Although some people don’t think it’s vital, lining page elements up neatly—for which guides are very helpful—in Adobe InDesign can make a big difference in the final product. The eye is a better instrument than some people think. And visual neatness can greatly reduce perceived “clutter” in a document.

Drag guides

Luckily, the process is very easy, and the program gives us a couple of simple but powerful tools to help. Once we have our page elements in place, we can drag guides right out of the rulers. You can place as many as you like, anywhere, on any page. They don’t print unless you tell the program to, so it’s no problem to leave them in place.

Elements on guides

The next thing is to move the elements into place using the guides. Since we often need precision when we use guides, the best thing is to click an item with the Selection tool (black arrow), then use the arrow keys to nudge an element into place against the guide(s). Holding down “Shift” when pressing an arrow key moves it ten times its normal distance. Holding down “Ctrl” and “Shift” when pressing an arrow key will move it one-tenth of its normal distance.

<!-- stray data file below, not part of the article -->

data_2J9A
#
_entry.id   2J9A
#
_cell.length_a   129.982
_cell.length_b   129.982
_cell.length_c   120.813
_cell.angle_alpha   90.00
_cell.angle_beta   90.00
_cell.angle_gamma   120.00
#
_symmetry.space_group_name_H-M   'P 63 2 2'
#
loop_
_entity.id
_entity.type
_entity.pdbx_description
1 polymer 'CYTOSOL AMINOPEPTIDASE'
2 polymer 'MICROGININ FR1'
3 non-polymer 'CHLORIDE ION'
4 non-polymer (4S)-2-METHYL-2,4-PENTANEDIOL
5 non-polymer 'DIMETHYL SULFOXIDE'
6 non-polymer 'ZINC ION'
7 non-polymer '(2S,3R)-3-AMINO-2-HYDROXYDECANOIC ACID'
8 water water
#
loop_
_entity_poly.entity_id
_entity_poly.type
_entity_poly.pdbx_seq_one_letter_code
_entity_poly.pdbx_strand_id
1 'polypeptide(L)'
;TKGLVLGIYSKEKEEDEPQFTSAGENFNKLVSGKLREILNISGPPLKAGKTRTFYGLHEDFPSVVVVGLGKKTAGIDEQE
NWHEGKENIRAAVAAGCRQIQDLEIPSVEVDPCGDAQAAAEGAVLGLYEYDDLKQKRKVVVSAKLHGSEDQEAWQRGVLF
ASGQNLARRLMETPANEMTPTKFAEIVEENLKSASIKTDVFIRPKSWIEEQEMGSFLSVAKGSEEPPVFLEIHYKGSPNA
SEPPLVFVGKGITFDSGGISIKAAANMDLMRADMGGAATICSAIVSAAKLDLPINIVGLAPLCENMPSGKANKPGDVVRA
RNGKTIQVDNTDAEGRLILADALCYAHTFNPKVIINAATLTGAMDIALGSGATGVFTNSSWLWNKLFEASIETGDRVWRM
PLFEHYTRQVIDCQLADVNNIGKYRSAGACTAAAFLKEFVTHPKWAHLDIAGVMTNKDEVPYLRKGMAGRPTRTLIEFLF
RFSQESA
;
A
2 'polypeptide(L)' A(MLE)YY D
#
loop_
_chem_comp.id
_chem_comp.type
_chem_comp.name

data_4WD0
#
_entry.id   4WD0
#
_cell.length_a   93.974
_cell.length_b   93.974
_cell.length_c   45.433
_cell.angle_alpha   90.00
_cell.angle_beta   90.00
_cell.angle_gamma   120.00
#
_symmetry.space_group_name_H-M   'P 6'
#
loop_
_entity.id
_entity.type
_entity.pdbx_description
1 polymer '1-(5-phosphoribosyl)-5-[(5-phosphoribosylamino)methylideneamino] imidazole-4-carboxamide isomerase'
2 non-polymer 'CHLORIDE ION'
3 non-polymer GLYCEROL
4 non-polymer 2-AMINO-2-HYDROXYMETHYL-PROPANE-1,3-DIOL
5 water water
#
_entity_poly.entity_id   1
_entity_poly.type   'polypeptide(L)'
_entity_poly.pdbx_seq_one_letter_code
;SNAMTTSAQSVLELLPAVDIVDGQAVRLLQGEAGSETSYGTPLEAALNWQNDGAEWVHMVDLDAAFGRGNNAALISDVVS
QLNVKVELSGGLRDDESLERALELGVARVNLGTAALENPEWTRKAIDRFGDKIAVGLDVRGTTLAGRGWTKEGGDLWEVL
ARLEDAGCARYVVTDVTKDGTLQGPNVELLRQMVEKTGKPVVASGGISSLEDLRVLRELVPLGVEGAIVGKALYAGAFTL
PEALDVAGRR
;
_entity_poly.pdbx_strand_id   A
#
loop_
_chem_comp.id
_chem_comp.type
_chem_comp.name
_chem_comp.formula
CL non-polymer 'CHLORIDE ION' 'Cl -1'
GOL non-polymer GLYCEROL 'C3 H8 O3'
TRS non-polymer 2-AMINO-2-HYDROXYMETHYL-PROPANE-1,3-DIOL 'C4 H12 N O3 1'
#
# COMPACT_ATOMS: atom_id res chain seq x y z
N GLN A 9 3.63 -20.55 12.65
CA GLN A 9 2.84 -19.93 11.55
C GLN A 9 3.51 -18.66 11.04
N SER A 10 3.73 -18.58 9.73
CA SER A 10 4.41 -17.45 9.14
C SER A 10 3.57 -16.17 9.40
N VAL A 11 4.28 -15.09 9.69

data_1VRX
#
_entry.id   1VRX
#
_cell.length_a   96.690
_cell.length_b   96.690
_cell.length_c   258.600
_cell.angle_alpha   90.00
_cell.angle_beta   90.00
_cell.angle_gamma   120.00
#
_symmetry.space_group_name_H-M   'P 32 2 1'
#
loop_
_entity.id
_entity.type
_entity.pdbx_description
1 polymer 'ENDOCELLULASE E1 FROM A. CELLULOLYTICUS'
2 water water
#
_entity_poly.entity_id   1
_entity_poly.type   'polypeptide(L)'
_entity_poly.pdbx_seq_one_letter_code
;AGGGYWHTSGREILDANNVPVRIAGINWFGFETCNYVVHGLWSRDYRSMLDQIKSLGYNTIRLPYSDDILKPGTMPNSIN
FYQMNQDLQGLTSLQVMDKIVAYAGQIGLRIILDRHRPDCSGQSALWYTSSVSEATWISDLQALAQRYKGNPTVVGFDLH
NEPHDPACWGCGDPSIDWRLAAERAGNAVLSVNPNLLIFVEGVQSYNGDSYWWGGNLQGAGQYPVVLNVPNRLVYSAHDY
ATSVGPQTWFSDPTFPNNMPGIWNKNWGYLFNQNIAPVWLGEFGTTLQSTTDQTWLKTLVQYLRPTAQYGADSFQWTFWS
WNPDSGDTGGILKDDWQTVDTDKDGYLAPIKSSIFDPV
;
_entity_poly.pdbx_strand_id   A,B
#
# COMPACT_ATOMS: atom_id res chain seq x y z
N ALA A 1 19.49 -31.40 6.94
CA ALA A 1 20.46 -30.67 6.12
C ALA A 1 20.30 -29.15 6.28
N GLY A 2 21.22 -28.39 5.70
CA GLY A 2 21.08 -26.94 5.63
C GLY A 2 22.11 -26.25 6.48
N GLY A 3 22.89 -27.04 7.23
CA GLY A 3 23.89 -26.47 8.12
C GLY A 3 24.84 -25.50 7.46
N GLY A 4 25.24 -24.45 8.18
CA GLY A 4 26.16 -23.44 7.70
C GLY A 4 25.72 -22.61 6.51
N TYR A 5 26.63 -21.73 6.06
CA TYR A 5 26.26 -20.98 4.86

Lock and Snap to Guides

But two particular commands in the View menu->Grids and Guides make them even more helpful. Firstly, “Lock Guides” means they won’t go anywhere—you can’t move them by accident. “Snap to Guides”, the other, is pretty awesome, though. If you move an object close enough to a guide, the object will “magnetically” move over so its edge touches.

Guides prefs

The “snap-to” distance can be controlled from the Preferences->Guides & Pasteboard command. Usually the default, 4 pixels, seems to be a good starter.

Guides numbers

Another thing which helps is, we can select them with the Selection tool, look in the Options panel at top, and type in their position with literally four decimal places’ precision. (Yes, ten-thousandths of an inch, if needed.) They change color when selected, so you can tell when they’re active. Might be a good idea to do the adjustment and locking first, then move things to them.